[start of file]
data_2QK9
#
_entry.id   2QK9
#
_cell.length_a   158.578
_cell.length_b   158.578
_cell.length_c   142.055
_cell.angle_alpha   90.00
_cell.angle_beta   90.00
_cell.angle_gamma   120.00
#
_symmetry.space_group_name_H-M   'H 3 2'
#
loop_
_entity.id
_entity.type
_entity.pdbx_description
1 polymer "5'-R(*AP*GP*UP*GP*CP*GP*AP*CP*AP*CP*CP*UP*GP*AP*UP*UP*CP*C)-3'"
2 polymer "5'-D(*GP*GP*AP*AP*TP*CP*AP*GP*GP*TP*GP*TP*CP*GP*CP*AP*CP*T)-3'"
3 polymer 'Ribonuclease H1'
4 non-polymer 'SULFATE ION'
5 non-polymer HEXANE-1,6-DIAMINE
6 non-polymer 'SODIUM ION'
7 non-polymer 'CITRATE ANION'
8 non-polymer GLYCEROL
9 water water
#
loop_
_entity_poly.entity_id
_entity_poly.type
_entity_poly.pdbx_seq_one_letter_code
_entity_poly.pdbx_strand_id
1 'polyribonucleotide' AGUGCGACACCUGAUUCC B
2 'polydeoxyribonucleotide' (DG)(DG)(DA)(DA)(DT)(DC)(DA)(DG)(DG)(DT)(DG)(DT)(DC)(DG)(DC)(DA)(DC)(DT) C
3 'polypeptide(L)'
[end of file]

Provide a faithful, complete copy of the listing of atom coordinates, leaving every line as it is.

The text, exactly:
data_2QK9
#
_entry.id   2QK9
#
_cell.length_a   158.578
_cell.length_b   158.578
_cell.length_c   142.055
_cell.angle_alpha   90.00
_cell.angle_beta   90.00
_cell.angle_gamma   120.00
#
_symmetry.space_group_name_H-M   'H 3 2'
#
loop_
_entity.id
_entity.type
_entity.pdbx_description
1 polymer "5'-R(*AP*GP*UP*GP*CP*GP*AP*CP*AP*CP*CP*UP*GP*AP*UP*UP*CP*C)-3'"
2 polymer "5'-D(*GP*GP*AP*AP*TP*CP*AP*GP*GP*TP*GP*TP*CP*GP*CP*AP*CP*T)-3'"
3 polymer 'Ribonuclease H1'
4 non-polymer 'SULFATE ION'
5 non-polymer HEXANE-1,6-DIAMINE
6 non-polymer 'SODIUM ION'
7 non-polymer 'CITRATE ANION'
8 non-polymer GLYCEROL
9 water water
#
loop_
_entity_poly.entity_id
_entity_poly.type
_entity_poly.pdbx_seq_one_letter_code
_entity_poly.pdbx_strand_id
1 'polyribonucleotide' AGUGCGACACCUGAUUCC B
2 'polydeoxyribonucleotide' (DG)(DG)(DA)(DA)(DT)(DC)(DA)(DG)(DG)(DT)(DG)(DT)(DC)(DG)(DC)(DA)(DC)(DT) C
3 'polypeptide(L)'